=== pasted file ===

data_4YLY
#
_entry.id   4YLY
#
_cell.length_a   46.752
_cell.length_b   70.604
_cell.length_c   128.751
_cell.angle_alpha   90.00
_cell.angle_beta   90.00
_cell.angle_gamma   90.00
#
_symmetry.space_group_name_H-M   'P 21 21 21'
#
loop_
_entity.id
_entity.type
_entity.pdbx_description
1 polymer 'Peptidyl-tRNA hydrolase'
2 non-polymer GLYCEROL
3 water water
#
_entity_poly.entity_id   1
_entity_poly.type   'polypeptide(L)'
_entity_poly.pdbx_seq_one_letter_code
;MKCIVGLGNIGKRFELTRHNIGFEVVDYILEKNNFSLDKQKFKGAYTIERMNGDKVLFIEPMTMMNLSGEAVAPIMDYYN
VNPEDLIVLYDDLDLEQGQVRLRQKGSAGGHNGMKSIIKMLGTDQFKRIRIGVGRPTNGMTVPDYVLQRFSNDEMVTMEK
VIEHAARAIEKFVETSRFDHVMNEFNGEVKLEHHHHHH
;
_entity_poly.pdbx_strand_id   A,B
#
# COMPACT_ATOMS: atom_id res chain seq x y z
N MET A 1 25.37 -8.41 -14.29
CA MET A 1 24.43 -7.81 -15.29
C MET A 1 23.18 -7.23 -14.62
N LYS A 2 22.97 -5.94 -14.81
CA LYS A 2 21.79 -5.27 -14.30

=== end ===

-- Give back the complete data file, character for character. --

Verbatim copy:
data_4YLY
#
_entry.id   4YLY
#
_cell.length_a   46.752
_cell.length_b   70.604
_cell.length_c   128.751
_cell.angle_alpha   90.00
_cell.angle_beta   90.00
_cell.angle_gamma   90.00
#
_symmetry.space_group_name_H-M   'P 21 21 21'
#
loop_
_entity.id
_entity.type
_entity.pdbx_description
1 polymer 'Peptidyl-tRNA hydrolase'
2 non-polymer GLYCEROL
3 water water
#
_entity_poly.entity_id   1
_entity_poly.type   'polypeptide(L)'
_entity_poly.pdbx_seq_one_letter_code
;MKCIVGLGNIGKRFELTRHNIGFEVVDYILEKNNFSLDKQKFKGAYTIERMNGDKVLFIEPMTMMNLSGEAVAPIMDYYN
VNPEDLIVLYDDLDLEQGQVRLRQKGSAGGHNGMKSIIKMLGTDQFKRIRIGVGRPTNGMTVPDYVLQRFSNDEMVTMEK
VIEHAARAIEKFVETSRFDHVMNEFNGEVKLEHHHHHH
;
_entity_poly.pdbx_strand_id   A,B
#
# COMPACT_ATOMS: atom_id res chain seq x y z
N MET A 1 25.37 -8.41 -14.29
CA MET A 1 24.43 -7.81 -15.29
C MET A 1 23.18 -7.23 -14.62
N LYS A 2 22.97 -5.94 -14.81
CA LYS A 2 21.79 -5.27 -14.30